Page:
Lee "Scratch" Perry - 1936-2021

  by Maarten Schiethart

published: 7 / 10 / 2021

Lee "Scratch" Perry - 1936-2021

Maarten Schiethart looks back on the life and career of Jamaican producer and musician Lee "Scratch" Perry who died in August.


At the age of 85, Lee Perry passed away in August in the Lucea Hospital on his beloved native island of Jamaica. Remigrated after about thirty years in rather luxurious Swiss exile during the pandemic, he felt Switzerland too cold a country. Fame and acclaim have never been overly generous to Perry's genius. In his teens, he fled his home village to work his way up from studio engineer, gifted musician and singer to become one of the most imaginative music producers ever. Lean and small, Perry remained rather shy about his talent, and more like he'd let his mind run free on how he'd be the right one. The right one for just about any job, though he never shied away from dressing up, prancing like a clown. Truth of the matter, Lee Perry is a genuine genius. Dead or alive. Word witty, Perry would fool foreign journalists. He left them clueless, yet this led to the focus on his appearance, such as when he dressed like the Super Ape. Unable to catch Perry's stream of consciousness, journalists would sooner decide to mark him an idiot. Thankfully he survived many of these twats. Success at a later age did not spoil him. As soon as concerts around Europe were announced, they would sell out in a matter of hours. Be it adolescent dubstep DJs or established performers, none could resist the chance to perform with God Almighty. One of the 20th Century's true geniuses, Lee Perry shaped music in the same way that Captain Beefheart and Debussy did. Rescaling and rearranging rhythms without any effort, he would twist and turn music as if on a whim, yet he almost always knew exactly what he was doing. His proverbial intake of Jamaican marijuana has never been examined, yet he lived life to the full until the grand age of 85 on roast fish, cornbread and collie weed. His hyperactive braincells lived a long and healthy life. Perry's freeform rhyming, streams of consciousness in their own right, was often considered as entirely random, but in today’s information society his associations work like primary algorithms. Few people's minds have expanded and elaborated to this extent. Until Perry set fire to his Black Ark home studio, he recorded with Jamaica's most marvellous singers: Max Romeo, The Congos, The Melodians, The Meditations, The Heptones and Junior Murvin, though Murvin's finest recording, 'Cool Out Son', goes to the credit of Joe Gibbs. Perry's production of Murvin's 'Police and Thieves' comes a close second,. Perry worked with Gibbs, Augustus Pablo, King Tubby and in more recent years with Adrian Sherwood and The Mad Professor. Perry inspired generations. To dub or be undubbed. Signed to Mango through Island Records in the UK, his Junior Murvin and Max Romeo LPs established a hallmark. With a few notable chart entries under his belt already, such as Susan Cadogan's cover of Millie Jackson's 'Hurts So Good', his fame started to spread. Lee Perry was embraced by the musicians he had inspired. Rather like father to grandson to son, young dubstep kids felt privileged to get the chance to record with this seemingly immortal dub legend. Only a few years ago he was assigned to do a commercial for Dublin's Guinness beer; his imagination knew no end. Perry was a wacky poet too. The genius - at this stage the word can't be mentioned often enough - was also the originator of associative babbling. Lee Perry foresaw how soul, calypso and blues music would merge, then invented, abstracted and converted riddims into dub. With the help of the Ariwa and On-U Sound labels in the UK, plus of course John Peel's unceasing support, Perry bridged the gap between them. He was nearing his 60th birthday when junglists inspired by the likes of Adrian Sherwood and The Mad Professor lined up. God forbid, even The Prodigy used a Lee Perry sample. For a man of his stature and age, Perry remarkably kept his calm. He originated so many styles and is one of the very, very few musician artists to last a lifetime. The sheer thought he might eventually die never crossed my mind, perhaps in the same way that you'd like to think one's parents or siblings live forever. During his later years, Lee Perry's sway seemed to have dubstepped in perfect line with the times. He paved the way for instrumental electronic music of the 21st century.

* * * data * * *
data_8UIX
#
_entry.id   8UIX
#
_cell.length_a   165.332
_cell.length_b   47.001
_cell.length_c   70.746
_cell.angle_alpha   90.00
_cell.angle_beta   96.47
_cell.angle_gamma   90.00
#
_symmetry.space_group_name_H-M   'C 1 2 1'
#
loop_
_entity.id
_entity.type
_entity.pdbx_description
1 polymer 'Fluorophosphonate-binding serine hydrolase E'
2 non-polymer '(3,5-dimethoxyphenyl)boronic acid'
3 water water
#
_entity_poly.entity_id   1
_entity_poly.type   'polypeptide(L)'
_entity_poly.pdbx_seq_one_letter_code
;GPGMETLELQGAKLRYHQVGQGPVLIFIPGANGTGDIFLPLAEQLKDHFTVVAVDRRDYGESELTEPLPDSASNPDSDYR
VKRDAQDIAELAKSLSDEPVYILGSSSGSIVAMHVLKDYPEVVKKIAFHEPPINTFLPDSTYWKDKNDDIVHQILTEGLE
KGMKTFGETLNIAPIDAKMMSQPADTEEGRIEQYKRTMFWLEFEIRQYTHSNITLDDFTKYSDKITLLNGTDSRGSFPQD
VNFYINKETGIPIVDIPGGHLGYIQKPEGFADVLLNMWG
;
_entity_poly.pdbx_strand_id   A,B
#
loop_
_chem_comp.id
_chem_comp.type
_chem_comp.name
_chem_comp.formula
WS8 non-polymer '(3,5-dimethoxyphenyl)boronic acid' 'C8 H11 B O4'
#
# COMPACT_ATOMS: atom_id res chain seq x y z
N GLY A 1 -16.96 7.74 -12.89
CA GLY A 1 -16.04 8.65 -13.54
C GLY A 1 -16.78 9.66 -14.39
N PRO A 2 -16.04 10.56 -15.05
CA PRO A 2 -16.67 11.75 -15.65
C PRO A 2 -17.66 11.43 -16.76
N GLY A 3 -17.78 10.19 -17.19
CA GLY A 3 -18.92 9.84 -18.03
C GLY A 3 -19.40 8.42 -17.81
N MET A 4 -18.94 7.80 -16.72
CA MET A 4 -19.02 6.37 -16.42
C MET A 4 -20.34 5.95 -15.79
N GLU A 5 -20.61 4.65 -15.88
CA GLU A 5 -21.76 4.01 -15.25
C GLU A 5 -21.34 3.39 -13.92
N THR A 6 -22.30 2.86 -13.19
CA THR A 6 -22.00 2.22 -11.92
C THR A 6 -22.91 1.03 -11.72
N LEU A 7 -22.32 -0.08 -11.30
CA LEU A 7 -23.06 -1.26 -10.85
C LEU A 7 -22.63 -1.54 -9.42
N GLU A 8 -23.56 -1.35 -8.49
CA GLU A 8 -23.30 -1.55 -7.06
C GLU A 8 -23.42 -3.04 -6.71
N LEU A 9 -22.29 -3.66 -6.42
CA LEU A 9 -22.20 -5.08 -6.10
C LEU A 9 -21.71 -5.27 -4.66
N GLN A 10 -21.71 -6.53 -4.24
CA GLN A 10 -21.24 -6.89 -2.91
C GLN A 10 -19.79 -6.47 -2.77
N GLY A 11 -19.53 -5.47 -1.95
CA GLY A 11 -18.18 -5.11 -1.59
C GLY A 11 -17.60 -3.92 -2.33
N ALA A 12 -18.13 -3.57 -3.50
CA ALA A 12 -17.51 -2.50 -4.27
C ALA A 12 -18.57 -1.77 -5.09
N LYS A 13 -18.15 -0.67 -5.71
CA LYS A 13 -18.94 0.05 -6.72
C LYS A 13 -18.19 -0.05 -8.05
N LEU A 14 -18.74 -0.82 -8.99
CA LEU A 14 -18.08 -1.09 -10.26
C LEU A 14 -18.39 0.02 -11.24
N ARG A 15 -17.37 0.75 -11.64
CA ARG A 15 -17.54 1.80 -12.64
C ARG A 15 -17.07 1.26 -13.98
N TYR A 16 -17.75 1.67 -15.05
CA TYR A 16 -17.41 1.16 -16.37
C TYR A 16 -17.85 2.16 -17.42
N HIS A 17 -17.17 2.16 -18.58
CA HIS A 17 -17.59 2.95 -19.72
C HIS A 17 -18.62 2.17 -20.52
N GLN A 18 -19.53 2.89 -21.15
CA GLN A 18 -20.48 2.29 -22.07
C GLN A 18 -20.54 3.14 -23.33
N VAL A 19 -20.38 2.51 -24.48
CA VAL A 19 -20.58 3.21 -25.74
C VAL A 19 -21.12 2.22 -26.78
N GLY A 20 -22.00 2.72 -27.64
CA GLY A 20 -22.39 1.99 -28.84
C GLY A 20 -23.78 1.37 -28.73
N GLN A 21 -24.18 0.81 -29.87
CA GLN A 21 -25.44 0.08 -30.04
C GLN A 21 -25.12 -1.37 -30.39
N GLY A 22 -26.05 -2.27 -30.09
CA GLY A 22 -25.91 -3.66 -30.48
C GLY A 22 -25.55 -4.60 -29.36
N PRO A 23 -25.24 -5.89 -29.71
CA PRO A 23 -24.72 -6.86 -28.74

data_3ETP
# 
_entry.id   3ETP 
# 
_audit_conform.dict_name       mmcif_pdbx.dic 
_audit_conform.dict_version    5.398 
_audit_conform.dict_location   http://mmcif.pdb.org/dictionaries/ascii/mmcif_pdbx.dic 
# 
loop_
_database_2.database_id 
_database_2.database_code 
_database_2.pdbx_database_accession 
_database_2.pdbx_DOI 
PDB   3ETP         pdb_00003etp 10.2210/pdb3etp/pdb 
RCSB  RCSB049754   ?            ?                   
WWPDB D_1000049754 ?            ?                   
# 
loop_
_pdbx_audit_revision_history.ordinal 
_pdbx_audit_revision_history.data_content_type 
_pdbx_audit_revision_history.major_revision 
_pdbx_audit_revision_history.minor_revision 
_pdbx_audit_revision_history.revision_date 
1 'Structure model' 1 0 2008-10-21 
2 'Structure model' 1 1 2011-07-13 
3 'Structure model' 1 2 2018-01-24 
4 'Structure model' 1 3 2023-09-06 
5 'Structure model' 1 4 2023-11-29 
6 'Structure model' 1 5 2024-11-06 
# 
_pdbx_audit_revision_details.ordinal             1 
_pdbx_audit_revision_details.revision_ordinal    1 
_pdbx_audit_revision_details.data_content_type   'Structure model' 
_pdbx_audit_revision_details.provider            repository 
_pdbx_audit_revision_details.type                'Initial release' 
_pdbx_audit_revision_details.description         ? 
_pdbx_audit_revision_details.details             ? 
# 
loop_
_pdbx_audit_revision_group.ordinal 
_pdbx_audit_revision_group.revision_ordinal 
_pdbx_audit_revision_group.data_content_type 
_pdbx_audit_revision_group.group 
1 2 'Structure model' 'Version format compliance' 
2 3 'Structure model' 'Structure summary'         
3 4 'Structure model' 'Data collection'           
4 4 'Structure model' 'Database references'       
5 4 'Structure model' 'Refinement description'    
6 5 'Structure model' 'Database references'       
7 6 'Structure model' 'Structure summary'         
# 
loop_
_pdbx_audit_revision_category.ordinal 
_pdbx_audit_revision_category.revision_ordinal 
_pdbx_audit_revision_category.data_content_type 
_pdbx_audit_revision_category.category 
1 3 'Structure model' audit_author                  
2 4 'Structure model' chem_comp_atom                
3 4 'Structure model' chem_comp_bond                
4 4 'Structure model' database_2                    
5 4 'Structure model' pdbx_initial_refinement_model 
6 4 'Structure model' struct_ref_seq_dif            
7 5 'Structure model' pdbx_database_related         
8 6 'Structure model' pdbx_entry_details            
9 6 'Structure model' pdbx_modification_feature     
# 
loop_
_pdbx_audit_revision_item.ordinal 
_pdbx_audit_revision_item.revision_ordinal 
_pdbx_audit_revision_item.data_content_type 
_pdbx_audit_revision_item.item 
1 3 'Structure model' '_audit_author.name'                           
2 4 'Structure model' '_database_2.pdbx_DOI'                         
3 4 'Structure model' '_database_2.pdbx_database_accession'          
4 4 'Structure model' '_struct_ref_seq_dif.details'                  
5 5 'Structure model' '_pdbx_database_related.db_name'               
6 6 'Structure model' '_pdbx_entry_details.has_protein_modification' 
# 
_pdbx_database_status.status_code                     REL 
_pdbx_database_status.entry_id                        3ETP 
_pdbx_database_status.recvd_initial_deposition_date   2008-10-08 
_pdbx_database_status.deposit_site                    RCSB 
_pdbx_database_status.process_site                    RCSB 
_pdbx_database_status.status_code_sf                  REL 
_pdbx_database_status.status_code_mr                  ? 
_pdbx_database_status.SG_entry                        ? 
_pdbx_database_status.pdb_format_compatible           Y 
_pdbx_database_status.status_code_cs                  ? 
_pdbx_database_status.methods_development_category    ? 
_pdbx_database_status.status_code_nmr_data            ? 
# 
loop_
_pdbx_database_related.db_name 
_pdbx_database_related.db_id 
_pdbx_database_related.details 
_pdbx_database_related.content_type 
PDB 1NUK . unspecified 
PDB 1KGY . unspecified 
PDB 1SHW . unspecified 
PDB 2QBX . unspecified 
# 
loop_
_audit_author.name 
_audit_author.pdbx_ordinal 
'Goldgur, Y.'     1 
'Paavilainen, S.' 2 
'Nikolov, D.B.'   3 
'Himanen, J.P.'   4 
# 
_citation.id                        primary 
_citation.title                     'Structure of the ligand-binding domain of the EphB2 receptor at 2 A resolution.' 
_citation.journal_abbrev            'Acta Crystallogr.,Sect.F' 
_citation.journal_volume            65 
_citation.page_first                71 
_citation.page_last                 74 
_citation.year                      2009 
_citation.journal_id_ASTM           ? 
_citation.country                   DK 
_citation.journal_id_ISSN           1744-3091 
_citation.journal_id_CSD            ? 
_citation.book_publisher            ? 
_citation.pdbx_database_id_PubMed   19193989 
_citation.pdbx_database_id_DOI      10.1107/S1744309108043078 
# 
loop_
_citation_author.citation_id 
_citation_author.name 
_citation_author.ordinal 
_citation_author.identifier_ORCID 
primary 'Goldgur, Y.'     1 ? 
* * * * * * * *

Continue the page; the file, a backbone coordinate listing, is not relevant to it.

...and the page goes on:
Band Links:-


Play in YouTube:-

Have a Listen:-

Post A Comment

Check box to submit

Digital Downloads



The Mighty Upsetter (2010)
Flawed, but remarkable latest album from living legend Lee Perry which finds him moving away from dubstep and returning to his reggae past

Most Viewed Articles

Most Viewed Reviews